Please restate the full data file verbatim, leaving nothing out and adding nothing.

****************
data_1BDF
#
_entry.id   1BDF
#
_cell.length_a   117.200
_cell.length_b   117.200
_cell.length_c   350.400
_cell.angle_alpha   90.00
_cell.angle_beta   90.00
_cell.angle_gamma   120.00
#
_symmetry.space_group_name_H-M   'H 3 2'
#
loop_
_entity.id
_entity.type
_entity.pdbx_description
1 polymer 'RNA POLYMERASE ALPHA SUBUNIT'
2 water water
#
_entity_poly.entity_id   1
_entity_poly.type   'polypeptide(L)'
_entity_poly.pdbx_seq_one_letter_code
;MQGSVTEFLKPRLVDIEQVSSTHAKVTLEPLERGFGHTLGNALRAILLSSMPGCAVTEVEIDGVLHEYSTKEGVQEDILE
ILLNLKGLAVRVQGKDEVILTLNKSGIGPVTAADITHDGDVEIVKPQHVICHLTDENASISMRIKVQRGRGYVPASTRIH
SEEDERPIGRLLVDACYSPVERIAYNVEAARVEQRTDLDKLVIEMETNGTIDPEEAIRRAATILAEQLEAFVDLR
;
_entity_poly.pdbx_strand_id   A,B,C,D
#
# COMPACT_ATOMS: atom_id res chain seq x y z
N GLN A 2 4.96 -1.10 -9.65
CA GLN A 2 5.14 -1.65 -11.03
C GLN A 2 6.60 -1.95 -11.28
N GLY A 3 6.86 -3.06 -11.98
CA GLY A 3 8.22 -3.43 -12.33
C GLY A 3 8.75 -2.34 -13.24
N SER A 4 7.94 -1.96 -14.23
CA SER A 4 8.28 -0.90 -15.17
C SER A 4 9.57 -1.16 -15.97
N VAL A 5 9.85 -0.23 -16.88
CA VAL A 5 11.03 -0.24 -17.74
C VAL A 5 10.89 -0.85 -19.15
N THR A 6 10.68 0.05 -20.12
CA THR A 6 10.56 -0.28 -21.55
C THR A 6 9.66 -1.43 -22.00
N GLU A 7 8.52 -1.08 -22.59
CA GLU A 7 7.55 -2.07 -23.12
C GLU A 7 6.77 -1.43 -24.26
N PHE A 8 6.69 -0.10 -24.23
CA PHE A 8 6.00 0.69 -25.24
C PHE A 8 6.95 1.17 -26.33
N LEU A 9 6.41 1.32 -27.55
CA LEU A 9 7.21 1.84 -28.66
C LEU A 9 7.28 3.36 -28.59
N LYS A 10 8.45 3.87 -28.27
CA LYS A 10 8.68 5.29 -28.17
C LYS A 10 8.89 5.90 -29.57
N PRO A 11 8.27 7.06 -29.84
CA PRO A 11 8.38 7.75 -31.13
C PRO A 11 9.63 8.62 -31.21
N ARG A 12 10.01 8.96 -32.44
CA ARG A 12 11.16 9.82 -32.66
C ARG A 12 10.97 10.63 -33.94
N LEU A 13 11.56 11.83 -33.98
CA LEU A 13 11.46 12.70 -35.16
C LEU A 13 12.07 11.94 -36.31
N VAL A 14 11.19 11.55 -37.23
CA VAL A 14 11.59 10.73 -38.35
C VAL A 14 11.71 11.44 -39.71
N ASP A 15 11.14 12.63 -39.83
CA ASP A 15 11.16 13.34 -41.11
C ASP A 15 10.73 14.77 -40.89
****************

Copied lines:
data_1BDF
#
_entry.id   1BDF
#
_cell.length_a   117.200
_cell.length_b   117.200
_cell.length_c   350.400
_cell.angle_alpha   90.00
_cell.angle_beta   90.00
_cell.angle_gamma   120.00
#
_symmetry.space_group_name_H-M   'H 3 2'
#
loop_
_entity.id
_entity.type
_entity.pdbx_description
1 polymer 'RNA POLYMERASE ALPHA SUBUNIT'
2 water water
#
_entity_poly.entity_id   1
_entity_poly.type   'polypeptide(L)'
_entity_poly.pdbx_seq_one_letter_code
;MQGSVTEFLKPRLVDIEQVSSTHAKVTLEPLERGFGHTLGNALRAILLSSMPGCAVTEVEIDGVLHEYSTKEGVQEDILE
ILLNLKGLAVRVQGKDEVILTLNKSGIGPVTAADITHDGDVEIVKPQHVICHLTDENASISMRIKVQRGRGYVPASTRIH
SEEDERPIGRLLVDACYSPVERIAYNVEAARVEQRTDLDKLVIEMETNGTIDPEEAIRRAATILAEQLEAFVDLR
;
_entity_poly.pdbx_strand_id   A,B,C,D
#
# COMPACT_ATOMS: atom_id res chain seq x y z
N GLN A 2 4.96 -1.10 -9.65
CA GLN A 2 5.14 -1.65 -11.03
C GLN A 2 6.60 -1.95 -11.28
N GLY A 3 6.86 -3.06 -11.98
CA GLY A 3 8.22 -3.43 -12.33
C GLY A 3 8.75 -2.34 -13.24
N SER A 4 7.94 -1.96 -14.23
CA SER A 4 8.28 -0.90 -15.17
C SER A 4 9.57 -1.16 -15.97
N VAL A 5 9.85 -0.23 -16.88
CA VAL A 5 11.03 -0.24 -17.74
C VAL A 5 10.89 -0.85 -19.15
N THR A 6 10.68 0.05 -20.12
CA THR A 6 10.56 -0.28 -21.55
C THR A 6 9.66 -1.43 -22.00
N GLU A 7 8.52 -1.08 -22.59
CA GLU A 7 7.55 -2.07 -23.12
C GLU A 7 6.77 -1.43 -24.26
N PHE A 8 6.69 -0.10 -24.23
CA PHE A 8 6.00 0.69 -25.24
C PHE A 8 6.95 1.17 -26.33
N LEU A 9 6.41 1.32 -27.55
CA LEU A 9 7.21 1.84 -28.66
C LEU A 9 7.28 3.36 -28.59
N LYS A 10 8.45 3.87 -28.27
CA LYS A 10 8.68 5.29 -28.17
C LYS A 10 8.89 5.90 -29.57
N PRO A 11 8.27 7.06 -29.84
CA PRO A 11 8.38 7.75 -31.13
C PRO A 11 9.63 8.62 -31.21
N ARG A 12 10.01 8.96 -32.44
CA ARG A 12 11.16 9.82 -32.66
C ARG A 12 10.97 10.63 -33.94
N LEU A 13 11.56 11.83 -33.98
CA LEU A 13 11.46 12.70 -35.16
C LEU A 13 12.07 11.94 -36.31
N VAL A 14 11.19 11.55 -37.23
CA VAL A 14 11.59 10.73 -38.35
C VAL A 14 11.71 11.44 -39.71
N ASP A 15 11.14 12.63 -39.83
CA ASP A 15 11.16 13.34 -41.11
C ASP A 15 10.73 14.77 -40.89